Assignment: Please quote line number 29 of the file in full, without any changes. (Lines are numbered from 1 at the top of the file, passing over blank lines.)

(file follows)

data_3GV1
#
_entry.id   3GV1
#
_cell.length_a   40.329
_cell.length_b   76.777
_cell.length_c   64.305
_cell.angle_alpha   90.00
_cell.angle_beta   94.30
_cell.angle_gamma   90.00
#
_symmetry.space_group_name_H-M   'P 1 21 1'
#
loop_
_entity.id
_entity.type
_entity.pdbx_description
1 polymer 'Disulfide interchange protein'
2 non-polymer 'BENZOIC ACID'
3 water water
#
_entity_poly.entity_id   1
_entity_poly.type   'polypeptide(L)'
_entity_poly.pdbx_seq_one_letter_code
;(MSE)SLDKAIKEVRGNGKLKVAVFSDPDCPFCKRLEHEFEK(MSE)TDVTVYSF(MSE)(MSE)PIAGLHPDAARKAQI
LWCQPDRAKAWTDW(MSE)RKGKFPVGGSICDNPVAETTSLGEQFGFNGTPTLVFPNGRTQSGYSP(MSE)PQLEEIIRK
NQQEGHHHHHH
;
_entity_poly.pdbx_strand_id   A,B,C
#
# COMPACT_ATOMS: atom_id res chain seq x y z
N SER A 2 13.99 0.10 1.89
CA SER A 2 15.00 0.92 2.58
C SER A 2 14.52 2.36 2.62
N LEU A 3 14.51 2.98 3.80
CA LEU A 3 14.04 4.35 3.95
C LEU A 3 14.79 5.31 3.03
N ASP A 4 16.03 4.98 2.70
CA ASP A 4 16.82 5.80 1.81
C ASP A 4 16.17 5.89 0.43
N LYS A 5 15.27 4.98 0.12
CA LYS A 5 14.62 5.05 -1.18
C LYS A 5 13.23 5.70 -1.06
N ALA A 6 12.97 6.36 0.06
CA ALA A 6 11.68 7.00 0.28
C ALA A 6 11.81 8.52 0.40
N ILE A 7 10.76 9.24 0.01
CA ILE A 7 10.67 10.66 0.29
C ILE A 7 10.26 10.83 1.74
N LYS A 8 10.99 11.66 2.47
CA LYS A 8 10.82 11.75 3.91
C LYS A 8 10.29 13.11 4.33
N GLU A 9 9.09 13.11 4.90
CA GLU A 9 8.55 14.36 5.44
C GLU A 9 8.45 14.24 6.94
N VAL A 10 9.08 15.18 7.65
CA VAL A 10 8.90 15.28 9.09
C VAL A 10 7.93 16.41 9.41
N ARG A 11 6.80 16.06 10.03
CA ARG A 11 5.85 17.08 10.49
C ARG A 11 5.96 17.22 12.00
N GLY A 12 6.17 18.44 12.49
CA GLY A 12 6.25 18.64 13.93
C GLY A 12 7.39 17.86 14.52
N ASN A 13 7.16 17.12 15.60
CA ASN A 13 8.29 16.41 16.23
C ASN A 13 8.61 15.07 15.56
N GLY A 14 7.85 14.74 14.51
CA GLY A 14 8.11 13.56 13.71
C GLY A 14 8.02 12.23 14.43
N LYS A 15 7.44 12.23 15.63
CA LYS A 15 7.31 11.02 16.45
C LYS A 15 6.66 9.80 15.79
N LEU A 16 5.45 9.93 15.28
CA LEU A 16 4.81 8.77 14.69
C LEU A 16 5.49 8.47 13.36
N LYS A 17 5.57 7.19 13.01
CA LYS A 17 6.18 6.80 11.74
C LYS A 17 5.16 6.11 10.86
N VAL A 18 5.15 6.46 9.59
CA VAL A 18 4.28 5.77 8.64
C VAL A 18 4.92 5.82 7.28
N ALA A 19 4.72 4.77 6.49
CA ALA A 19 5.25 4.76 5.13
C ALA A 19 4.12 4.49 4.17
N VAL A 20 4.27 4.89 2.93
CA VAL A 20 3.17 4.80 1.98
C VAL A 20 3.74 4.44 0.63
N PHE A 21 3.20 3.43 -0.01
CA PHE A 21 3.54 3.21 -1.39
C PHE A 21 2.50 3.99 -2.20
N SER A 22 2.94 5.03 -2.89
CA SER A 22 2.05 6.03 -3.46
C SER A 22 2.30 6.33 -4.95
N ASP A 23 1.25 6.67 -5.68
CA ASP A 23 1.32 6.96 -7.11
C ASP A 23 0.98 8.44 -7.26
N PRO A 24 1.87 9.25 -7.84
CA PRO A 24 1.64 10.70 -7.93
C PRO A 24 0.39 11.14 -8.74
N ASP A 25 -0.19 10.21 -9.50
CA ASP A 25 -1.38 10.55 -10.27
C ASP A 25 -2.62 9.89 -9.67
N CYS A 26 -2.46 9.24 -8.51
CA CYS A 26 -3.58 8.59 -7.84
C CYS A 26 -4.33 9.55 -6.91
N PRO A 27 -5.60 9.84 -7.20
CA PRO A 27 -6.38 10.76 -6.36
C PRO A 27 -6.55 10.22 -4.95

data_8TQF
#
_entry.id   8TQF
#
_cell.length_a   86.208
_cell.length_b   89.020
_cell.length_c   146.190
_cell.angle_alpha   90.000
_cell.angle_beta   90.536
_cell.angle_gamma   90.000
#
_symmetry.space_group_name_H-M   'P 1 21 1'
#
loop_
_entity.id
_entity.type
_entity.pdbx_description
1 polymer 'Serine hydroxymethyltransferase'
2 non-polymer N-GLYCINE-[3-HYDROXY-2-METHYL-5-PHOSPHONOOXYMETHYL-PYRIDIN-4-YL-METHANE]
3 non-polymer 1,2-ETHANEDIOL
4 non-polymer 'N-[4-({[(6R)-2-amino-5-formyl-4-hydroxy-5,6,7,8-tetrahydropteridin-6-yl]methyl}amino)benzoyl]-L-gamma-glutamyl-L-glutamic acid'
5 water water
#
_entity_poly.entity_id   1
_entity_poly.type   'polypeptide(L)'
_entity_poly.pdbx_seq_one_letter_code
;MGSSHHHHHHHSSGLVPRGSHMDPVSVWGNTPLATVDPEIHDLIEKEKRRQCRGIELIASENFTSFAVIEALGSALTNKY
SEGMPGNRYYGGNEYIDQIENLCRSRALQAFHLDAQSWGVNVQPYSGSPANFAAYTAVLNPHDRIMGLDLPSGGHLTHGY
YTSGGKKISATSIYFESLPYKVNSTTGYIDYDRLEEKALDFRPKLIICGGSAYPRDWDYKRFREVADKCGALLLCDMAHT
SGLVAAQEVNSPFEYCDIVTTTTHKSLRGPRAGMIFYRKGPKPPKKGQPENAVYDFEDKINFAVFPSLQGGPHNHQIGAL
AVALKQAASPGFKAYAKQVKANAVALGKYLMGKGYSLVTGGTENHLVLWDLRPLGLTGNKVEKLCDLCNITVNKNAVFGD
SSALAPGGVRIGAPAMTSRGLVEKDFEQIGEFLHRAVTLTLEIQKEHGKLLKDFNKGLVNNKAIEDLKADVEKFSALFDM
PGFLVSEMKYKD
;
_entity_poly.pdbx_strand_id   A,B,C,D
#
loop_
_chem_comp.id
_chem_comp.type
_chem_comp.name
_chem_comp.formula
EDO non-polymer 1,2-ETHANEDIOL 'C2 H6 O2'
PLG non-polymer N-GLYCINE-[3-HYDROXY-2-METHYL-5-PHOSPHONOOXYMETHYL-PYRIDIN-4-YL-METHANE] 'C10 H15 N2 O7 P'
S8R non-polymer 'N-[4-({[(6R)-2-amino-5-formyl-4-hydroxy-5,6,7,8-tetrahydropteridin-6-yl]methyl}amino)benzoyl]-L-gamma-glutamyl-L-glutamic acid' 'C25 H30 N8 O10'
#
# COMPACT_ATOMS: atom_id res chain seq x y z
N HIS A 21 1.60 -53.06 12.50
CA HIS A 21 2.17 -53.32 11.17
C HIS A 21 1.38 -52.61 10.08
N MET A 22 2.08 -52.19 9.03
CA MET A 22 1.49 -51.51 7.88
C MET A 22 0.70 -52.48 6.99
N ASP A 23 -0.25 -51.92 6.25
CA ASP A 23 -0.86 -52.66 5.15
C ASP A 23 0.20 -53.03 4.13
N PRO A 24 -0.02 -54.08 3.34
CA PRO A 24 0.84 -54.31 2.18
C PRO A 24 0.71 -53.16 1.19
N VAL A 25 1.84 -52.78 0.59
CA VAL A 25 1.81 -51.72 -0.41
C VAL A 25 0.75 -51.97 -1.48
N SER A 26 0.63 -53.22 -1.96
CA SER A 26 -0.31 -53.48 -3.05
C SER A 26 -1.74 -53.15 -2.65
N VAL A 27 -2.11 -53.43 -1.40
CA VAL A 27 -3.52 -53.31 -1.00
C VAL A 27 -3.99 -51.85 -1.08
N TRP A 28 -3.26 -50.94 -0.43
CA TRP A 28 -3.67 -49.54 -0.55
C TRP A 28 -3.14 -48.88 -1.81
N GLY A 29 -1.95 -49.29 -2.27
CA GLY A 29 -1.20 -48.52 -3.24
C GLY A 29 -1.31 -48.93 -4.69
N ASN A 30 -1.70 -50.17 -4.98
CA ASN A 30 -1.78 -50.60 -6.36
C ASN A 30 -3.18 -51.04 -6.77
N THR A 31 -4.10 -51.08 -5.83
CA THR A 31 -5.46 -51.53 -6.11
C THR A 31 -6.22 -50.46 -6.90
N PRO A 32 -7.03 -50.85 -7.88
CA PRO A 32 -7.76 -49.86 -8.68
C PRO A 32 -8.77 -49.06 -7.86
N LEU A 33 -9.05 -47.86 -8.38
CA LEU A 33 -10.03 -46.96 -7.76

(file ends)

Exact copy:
_entity_poly.pdbx_strand_id   A,B,C